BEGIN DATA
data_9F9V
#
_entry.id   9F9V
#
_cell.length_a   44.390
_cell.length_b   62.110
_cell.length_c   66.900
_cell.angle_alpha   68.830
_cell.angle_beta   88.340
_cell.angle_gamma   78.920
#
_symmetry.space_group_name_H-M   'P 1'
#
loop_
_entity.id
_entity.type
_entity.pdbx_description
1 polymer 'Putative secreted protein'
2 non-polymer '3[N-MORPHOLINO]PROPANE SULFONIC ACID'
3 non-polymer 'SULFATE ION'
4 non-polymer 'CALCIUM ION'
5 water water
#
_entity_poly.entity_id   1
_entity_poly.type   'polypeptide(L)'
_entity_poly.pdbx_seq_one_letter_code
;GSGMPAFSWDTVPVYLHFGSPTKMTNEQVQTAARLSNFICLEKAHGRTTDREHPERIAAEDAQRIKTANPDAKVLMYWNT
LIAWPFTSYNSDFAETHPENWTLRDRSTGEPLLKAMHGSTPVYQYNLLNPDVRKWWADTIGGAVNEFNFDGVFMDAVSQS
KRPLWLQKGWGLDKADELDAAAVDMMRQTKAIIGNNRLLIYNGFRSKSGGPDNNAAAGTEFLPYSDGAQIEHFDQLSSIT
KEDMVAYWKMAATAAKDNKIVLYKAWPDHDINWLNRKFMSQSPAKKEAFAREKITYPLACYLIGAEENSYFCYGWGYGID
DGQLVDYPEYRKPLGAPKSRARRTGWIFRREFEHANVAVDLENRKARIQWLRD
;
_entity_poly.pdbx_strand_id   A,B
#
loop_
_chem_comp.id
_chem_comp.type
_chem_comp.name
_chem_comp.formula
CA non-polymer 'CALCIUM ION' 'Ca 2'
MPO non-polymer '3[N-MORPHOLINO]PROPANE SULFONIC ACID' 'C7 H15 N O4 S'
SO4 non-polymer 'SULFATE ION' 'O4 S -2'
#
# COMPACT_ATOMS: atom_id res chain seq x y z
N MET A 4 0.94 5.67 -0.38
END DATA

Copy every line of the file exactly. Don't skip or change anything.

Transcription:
data_9F9V
#
_entry.id   9F9V
#
_cell.length_a   44.390
_cell.length_b   62.110
_cell.length_c   66.900
_cell.angle_alpha   68.830
_cell.angle_beta   88.340
_cell.angle_gamma   78.920
#
_symmetry.space_group_name_H-M   'P 1'
#
loop_
_entity.id
_entity.type
_entity.pdbx_description
1 polymer 'Putative secreted protein'
2 non-polymer '3[N-MORPHOLINO]PROPANE SULFONIC ACID'
3 non-polymer 'SULFATE ION'
4 non-polymer 'CALCIUM ION'
5 water water
#
_entity_poly.entity_id   1
_entity_poly.type   'polypeptide(L)'
_entity_poly.pdbx_seq_one_letter_code
;GSGMPAFSWDTVPVYLHFGSPTKMTNEQVQTAARLSNFICLEKAHGRTTDREHPERIAAEDAQRIKTANPDAKVLMYWNT
LIAWPFTSYNSDFAETHPENWTLRDRSTGEPLLKAMHGSTPVYQYNLLNPDVRKWWADTIGGAVNEFNFDGVFMDAVSQS
KRPLWLQKGWGLDKADELDAAAVDMMRQTKAIIGNNRLLIYNGFRSKSGGPDNNAAAGTEFLPYSDGAQIEHFDQLSSIT
KEDMVAYWKMAATAAKDNKIVLYKAWPDHDINWLNRKFMSQSPAKKEAFAREKITYPLACYLIGAEENSYFCYGWGYGID
DGQLVDYPEYRKPLGAPKSRARRTGWIFRREFEHANVAVDLENRKARIQWLRD
;
_entity_poly.pdbx_strand_id   A,B
#
loop_
_chem_comp.id
_chem_comp.type
_chem_comp.name
_chem_comp.formula
CA non-polymer 'CALCIUM ION' 'Ca 2'
MPO non-polymer '3[N-MORPHOLINO]PROPANE SULFONIC ACID' 'C7 H15 N O4 S'
SO4 non-polymer 'SULFATE ION' 'O4 S -2'
#
# COMPACT_ATOMS: atom_id res chain seq x y z
N MET A 4 0.94 5.67 -0.38